Methane emissions

Methane is a potent greenhouse gas. When it is released into the atmosphere, it has a much higher immediate global warming impact than carbon dioxide.

Before methane leaks can be stopped, the sources must first be identified. To do this, we use a broad range of methods and technologies. These include implementing leak detection and repair programmes and using the best available technologies – such as optical gas imaging cameras – to reduce methane emissions at our sites.

Our target is to maintain methane emissions intensity below 0.2% by 2025. This target covers all Upstream and Integrated Gas oil and gas assets for which Shell is the operator. In 2019, our methane intensity was 0.08% for assets with marketed gas and 0.01% for assets without marketed gas. Shell’s methane emissions intensity in 2019 ranged from below 0.01% to 1.3%. 

In 2019, we conducted a full leak source inventory at four facilities to improve detection and, at the same time, the accuracy of our reporting. At the Pearl (gas-to-liquids) plant in Qatar (Qatar Shell GTL Ltd, QSGTL) we scanned 33,000 components to ensure that any methane emissions were detected and repaired.

At a Shell-operated QGC site in Australia, we safely reduced the time spent maintaining the site’s 2,600 wells, which resulted in less methane venting into the atmosphere during work. This improvement in procedures reduced methane emissions by around 4,000 tonnes in the six months from July to December 2019.

In 2019, our operated gas portfolio, including liquefied natural gas and GTL, contributed slightly more than 50% to our overall methane emissions. We are currently working with our partners to understand the methane emissions from non-operated ventures.

Methane initiatives and collaborations

We encourage industry-wide action on methane emissions reduction by participating in a number of voluntary initiatives, including:

  • the Methane Guiding Principles coalition, which we initiated in 2017. The partnership’s growing membership includes major international and national oil companies and associate signatories such as the International Energy Agency and the Environment Programme;
  • the Oil and Gas Climate Initiative, which has set a methane intensity target for their members of 0.25% by 2025. This would reduce collective methane emissions by 350,000 tonnes annually compared with the 2017 baseline; and
  • the Oil and Gas Methane Partnership, founded by the Climate and Clean Air Coalition, whose principles we are using to enhance our methane emissions reporting.

We have also long supported the direct regulation of methane when regulation is efficient, effective and encourages innovation. We need more robust measurement, transparency and management to successfully reduce methane emissions globally.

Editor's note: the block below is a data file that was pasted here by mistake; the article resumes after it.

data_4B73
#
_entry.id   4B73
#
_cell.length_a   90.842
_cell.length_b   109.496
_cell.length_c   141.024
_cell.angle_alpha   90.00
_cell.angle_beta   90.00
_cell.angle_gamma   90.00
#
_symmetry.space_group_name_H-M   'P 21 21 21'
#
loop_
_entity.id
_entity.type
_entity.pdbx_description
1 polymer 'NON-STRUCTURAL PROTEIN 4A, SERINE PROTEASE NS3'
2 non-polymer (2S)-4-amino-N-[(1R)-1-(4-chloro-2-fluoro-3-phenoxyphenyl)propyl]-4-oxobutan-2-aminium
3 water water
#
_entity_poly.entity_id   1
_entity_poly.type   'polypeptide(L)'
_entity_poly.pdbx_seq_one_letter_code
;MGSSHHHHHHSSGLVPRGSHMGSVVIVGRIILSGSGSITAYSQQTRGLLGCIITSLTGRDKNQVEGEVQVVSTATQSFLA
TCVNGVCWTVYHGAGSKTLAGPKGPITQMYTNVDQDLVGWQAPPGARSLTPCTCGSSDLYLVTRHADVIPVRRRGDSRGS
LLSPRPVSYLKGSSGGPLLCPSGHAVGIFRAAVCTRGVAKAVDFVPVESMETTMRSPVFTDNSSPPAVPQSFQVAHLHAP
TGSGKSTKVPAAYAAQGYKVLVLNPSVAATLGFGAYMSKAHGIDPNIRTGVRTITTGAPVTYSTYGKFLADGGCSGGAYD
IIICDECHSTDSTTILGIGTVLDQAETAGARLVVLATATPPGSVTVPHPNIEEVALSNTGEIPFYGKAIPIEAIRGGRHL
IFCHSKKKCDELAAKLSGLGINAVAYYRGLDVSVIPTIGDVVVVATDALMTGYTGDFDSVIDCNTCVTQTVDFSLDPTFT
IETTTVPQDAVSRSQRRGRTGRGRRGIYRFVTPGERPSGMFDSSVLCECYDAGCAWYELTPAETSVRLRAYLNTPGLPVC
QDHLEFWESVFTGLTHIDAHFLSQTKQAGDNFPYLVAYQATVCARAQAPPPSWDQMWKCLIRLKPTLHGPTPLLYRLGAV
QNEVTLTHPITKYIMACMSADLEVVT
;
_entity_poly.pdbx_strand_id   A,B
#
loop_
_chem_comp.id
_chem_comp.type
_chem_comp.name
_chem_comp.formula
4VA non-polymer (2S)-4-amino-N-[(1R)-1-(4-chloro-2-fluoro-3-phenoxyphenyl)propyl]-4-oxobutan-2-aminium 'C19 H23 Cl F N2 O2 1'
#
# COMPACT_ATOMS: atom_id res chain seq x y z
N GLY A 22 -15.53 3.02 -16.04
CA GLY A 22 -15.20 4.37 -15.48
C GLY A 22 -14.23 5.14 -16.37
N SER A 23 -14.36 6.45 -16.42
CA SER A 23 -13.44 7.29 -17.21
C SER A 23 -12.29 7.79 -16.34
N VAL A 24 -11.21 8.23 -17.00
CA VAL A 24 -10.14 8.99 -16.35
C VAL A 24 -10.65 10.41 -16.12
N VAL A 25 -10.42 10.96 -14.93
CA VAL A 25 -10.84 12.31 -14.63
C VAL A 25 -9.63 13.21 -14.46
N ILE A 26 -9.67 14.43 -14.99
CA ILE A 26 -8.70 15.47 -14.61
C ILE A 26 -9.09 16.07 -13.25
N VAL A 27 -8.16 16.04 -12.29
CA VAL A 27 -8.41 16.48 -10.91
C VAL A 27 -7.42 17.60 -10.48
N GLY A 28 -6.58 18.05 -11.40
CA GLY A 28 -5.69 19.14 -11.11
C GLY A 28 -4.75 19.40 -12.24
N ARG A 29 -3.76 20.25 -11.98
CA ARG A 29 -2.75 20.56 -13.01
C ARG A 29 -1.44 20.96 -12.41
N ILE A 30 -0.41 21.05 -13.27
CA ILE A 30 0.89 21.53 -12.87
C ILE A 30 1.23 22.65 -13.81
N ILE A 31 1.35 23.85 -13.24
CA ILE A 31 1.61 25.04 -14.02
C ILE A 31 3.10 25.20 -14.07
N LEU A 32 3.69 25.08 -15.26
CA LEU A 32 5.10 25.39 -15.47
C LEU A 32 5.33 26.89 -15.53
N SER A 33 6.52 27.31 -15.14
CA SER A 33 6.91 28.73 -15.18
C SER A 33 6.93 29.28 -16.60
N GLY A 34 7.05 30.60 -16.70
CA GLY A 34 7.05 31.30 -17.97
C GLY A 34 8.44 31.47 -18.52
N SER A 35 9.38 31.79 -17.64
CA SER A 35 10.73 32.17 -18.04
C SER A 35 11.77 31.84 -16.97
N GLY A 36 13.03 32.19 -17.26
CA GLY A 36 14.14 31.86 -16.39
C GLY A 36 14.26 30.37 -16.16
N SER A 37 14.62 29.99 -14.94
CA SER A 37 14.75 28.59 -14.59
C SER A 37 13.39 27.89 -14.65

External voice

Mark Radka, Chief, Energy and Climate Branch, UN Environment Programme (photo)

Mark Radka

Chief, Energy and Climate Branch, UN Environment Programme

“Cost-effective technologies and management practices can dramatically reduce methane emissions from oil and gas operations, so it’s encouraging to see Shell, along with other companies in the Methane Guiding Principles, making strong commitments to reduce emissions, take action and report on their results.”

Methane emissions performance

In 2019, our total methane emissions were 91 thousand tonnes compared with 92 thousand tonnes in 2018, in part driven by divestments (for example, in Iraq and Canada). Methane emissions were less than 5% of Shell’s greenhouse gas emissions on a CO2-equivalent basis. More than 60% of our reported methane emissions in 2019 came from flaring and venting in our upstream and midstream operations.

Methane (CH4) emissions

thousand tonnes

Enlarge image Methane (CH4) emissions – thousand tonnes: 2010: 128; 2011: 143; 2012: 102; 2013: 120; 2014: 134; 2015: 132; 2016: 138; 2017: 123; 2018: 92; 2019: 91 (line chart)

Methane emissions by source


Methane emissions by source: 48% Process and venting; 21% Flaring; 17% Fugitive; 14% Combustion (pie chart)
An employee at a well pad inspects with her infra-red camera detecting any potential dangerous gases or leaks (photo)

We use infrared cameras to scan for methane emissions as part of our efforts to reduce leaks of the potent greenhouse gas at our sites.

A Shell employee inspects equipment for potential methane leaks at a facility in Pennsylvania, USA (photo)

A Shell employee inspects equipment for potential methane leaks at a facility in Pennsylvania, USA.

We report our methane emissions in accordance with applicable regulations and industry standards. We also engage in industry-wide work on developing more accurate reporting methods, such as through , the global oil and gas industry association for advancing environmental and social performance.

gas to liquids
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United Nations
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The global oil and gas industry association for advancing environmental and social performance
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